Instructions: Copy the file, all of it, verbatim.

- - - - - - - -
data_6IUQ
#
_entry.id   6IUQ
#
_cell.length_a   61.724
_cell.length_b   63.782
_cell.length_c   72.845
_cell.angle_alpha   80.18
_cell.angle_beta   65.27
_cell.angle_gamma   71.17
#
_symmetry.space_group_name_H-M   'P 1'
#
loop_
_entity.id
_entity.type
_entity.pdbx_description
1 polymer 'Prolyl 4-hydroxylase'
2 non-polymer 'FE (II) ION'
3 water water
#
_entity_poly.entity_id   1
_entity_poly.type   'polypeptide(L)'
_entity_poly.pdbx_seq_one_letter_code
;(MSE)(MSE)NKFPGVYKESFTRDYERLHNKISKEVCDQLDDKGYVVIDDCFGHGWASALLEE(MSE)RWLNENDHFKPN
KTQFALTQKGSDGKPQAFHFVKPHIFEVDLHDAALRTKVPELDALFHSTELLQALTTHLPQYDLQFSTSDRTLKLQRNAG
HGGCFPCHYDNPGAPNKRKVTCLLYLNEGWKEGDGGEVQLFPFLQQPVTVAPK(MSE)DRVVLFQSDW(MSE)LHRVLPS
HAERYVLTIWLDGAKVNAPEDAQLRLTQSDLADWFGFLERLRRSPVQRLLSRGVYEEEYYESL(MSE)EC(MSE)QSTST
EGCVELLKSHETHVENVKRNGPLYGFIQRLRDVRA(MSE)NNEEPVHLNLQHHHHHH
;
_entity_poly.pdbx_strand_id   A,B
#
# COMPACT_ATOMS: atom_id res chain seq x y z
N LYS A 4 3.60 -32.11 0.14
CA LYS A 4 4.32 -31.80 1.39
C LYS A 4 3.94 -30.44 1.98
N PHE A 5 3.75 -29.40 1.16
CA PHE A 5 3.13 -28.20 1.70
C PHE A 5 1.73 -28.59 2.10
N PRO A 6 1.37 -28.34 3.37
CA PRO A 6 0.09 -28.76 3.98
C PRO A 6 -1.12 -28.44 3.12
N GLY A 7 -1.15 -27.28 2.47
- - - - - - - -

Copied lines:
data_6IUQ
#
_entry.id   6IUQ
#
_cell.length_a   61.724
_cell.length_b   63.782
_cell.length_c   72.845
_cell.angle_alpha   80.18
_cell.angle_beta   65.27
_cell.angle_gamma   71.17
#
_symmetry.space_group_name_H-M   'P 1'
#
loop_
_entity.id
_entity.type
_entity.pdbx_description
1 polymer 'Prolyl 4-hydroxylase'
2 non-polymer 'FE (II) ION'
3 water water
#
_entity_poly.entity_id   1
_entity_poly.type   'polypeptide(L)'
_entity_poly.pdbx_seq_one_letter_code
;(MSE)(MSE)NKFPGVYKESFTRDYERLHNKISKEVCDQLDDKGYVVIDDCFGHGWASALLEE(MSE)RWLNENDHFKPN
KTQFALTQKGSDGKPQAFHFVKPHIFEVDLHDAALRTKVPELDALFHSTELLQALTTHLPQYDLQFSTSDRTLKLQRNAG
HGGCFPCHYDNPGAPNKRKVTCLLYLNEGWKEGDGGEVQLFPFLQQPVTVAPK(MSE)DRVVLFQSDW(MSE)LHRVLPS
HAERYVLTIWLDGAKVNAPEDAQLRLTQSDLADWFGFLERLRRSPVQRLLSRGVYEEEYYESL(MSE)EC(MSE)QSTST
EGCVELLKSHETHVENVKRNGPLYGFIQRLRDVRA(MSE)NNEEPVHLNLQHHHHHH
;
_entity_poly.pdbx_strand_id   A,B
#
# COMPACT_ATOMS: atom_id res chain seq x y z
N LYS A 4 3.60 -32.11 0.14
CA LYS A 4 4.32 -31.80 1.39
C LYS A 4 3.94 -30.44 1.98
N PHE A 5 3.75 -29.40 1.16
CA PHE A 5 3.13 -28.20 1.70
C PHE A 5 1.73 -28.59 2.10
N PRO A 6 1.37 -28.34 3.37
CA PRO A 6 0.09 -28.76 3.98
C PRO A 6 -1.12 -28.44 3.12
N GLY A 7 -1.15 -27.28 2.47